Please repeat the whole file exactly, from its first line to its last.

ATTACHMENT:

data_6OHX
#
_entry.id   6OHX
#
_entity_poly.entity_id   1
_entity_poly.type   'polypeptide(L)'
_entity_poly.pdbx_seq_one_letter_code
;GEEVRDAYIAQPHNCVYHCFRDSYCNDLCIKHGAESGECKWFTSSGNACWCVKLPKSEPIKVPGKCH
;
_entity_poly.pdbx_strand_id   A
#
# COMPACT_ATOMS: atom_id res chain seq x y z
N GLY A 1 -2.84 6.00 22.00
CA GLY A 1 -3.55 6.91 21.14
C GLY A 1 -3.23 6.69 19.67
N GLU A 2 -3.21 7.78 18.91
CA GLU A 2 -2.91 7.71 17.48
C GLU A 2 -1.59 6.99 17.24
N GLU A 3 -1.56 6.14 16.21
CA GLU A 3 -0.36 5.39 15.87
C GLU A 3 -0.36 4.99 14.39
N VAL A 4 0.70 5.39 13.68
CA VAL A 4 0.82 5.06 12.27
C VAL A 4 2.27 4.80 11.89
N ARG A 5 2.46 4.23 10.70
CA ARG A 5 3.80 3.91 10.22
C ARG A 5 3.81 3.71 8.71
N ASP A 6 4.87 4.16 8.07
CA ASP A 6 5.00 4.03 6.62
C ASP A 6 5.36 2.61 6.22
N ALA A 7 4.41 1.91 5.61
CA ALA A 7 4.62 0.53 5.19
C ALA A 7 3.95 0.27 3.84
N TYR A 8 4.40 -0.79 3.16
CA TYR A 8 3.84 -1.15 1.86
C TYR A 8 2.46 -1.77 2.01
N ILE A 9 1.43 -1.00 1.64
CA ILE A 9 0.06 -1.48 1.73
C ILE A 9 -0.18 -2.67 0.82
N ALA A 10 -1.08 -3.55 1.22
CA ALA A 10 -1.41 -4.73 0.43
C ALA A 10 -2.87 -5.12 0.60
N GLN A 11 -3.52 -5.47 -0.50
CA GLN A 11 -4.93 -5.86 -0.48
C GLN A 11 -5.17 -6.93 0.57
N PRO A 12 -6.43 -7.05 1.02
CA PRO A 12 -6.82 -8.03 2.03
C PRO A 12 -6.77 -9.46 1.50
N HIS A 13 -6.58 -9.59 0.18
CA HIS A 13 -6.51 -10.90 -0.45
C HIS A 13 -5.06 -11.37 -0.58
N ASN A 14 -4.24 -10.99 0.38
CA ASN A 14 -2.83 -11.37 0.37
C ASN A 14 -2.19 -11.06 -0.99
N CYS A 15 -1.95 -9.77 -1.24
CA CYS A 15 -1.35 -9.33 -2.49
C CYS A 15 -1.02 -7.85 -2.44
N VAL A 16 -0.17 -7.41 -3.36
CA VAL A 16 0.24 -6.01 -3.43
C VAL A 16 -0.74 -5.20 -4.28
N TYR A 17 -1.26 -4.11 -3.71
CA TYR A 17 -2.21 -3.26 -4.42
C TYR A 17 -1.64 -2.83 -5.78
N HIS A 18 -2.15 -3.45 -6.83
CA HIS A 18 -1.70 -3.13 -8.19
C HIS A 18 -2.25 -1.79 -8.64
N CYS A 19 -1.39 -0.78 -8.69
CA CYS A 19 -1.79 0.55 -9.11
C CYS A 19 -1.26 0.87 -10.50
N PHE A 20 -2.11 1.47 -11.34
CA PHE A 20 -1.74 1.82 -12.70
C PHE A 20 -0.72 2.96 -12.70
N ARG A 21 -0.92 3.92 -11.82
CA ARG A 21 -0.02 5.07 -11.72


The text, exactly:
data_6OHX
#
_entry.id   6OHX
#
_entity_poly.entity_id   1
_entity_poly.type   'polypeptide(L)'
_entity_poly.pdbx_seq_one_letter_code
;GEEVRDAYIAQPHNCVYHCFRDSYCNDLCIKHGAESGECKWFTSSGNACWCVKLPKSEPIKVPGKCH
;
_entity_poly.pdbx_strand_id   A
#
# COMPACT_ATOMS: atom_id res chain seq x y z
N GLY A 1 -2.84 6.00 22.00
CA GLY A 1 -3.55 6.91 21.14
C GLY A 1 -3.23 6.69 19.67
N GLU A 2 -3.21 7.78 18.91
CA GLU A 2 -2.91 7.71 17.48
C GLU A 2 -1.59 6.99 17.24
N GLU A 3 -1.56 6.14 16.21
CA GLU A 3 -0.36 5.39 15.87
C GLU A 3 -0.36 4.99 14.39
N VAL A 4 0.70 5.39 13.68
CA VAL A 4 0.82 5.06 12.27
C VAL A 4 2.27 4.80 11.89
N ARG A 5 2.46 4.23 10.70
CA ARG A 5 3.80 3.91 10.22
C ARG A 5 3.81 3.71 8.71
N ASP A 6 4.87 4.16 8.07
CA ASP A 6 5.00 4.03 6.62
C ASP A 6 5.36 2.61 6.22
N ALA A 7 4.41 1.91 5.61
CA ALA A 7 4.62 0.53 5.19
C ALA A 7 3.95 0.27 3.84
N TYR A 8 4.40 -0.79 3.16
CA TYR A 8 3.84 -1.15 1.86
C TYR A 8 2.46 -1.77 2.01
N ILE A 9 1.43 -1.00 1.64
CA ILE A 9 0.06 -1.48 1.73
C ILE A 9 -0.18 -2.67 0.82
N ALA A 10 -1.08 -3.55 1.22
CA ALA A 10 -1.41 -4.73 0.43
C ALA A 10 -2.87 -5.12 0.60
N GLN A 11 -3.52 -5.47 -0.50
CA GLN A 11 -4.93 -5.86 -0.48
C GLN A 11 -5.17 -6.93 0.57
N PRO A 12 -6.43 -7.05 1.02
CA PRO A 12 -6.82 -8.03 2.03
C PRO A 12 -6.77 -9.46 1.50
N HIS A 13 -6.58 -9.59 0.18
CA HIS A 13 -6.51 -10.90 -0.45
C HIS A 13 -5.06 -11.37 -0.58
N ASN A 14 -4.24 -10.99 0.38
CA ASN A 14 -2.83 -11.37 0.37
C ASN A 14 -2.19 -11.06 -0.99
N CYS A 15 -1.95 -9.77 -1.24
CA CYS A 15 -1.35 -9.33 -2.49
C CYS A 15 -1.02 -7.85 -2.44
N VAL A 16 -0.17 -7.41 -3.36
CA VAL A 16 0.24 -6.01 -3.43
C VAL A 16 -0.74 -5.20 -4.28
N TYR A 17 -1.26 -4.11 -3.71
CA TYR A 17 -2.21 -3.26 -4.42
C TYR A 17 -1.64 -2.83 -5.78
N HIS A 18 -2.15 -3.45 -6.83
CA HIS A 18 -1.70 -3.13 -8.19
C HIS A 18 -2.25 -1.79 -8.64
N CYS A 19 -1.39 -0.78 -8.69
CA CYS A 19 -1.79 0.55 -9.11
C CYS A 19 -1.26 0.87 -10.50
N PHE A 20 -2.11 1.47 -11.34
CA PHE A 20 -1.74 1.82 -12.70
C PHE A 20 -0.72 2.96 -12.70
N ARG A 21 -0.92 3.92 -11.82
CA ARG A 21 -0.02 5.07 -11.72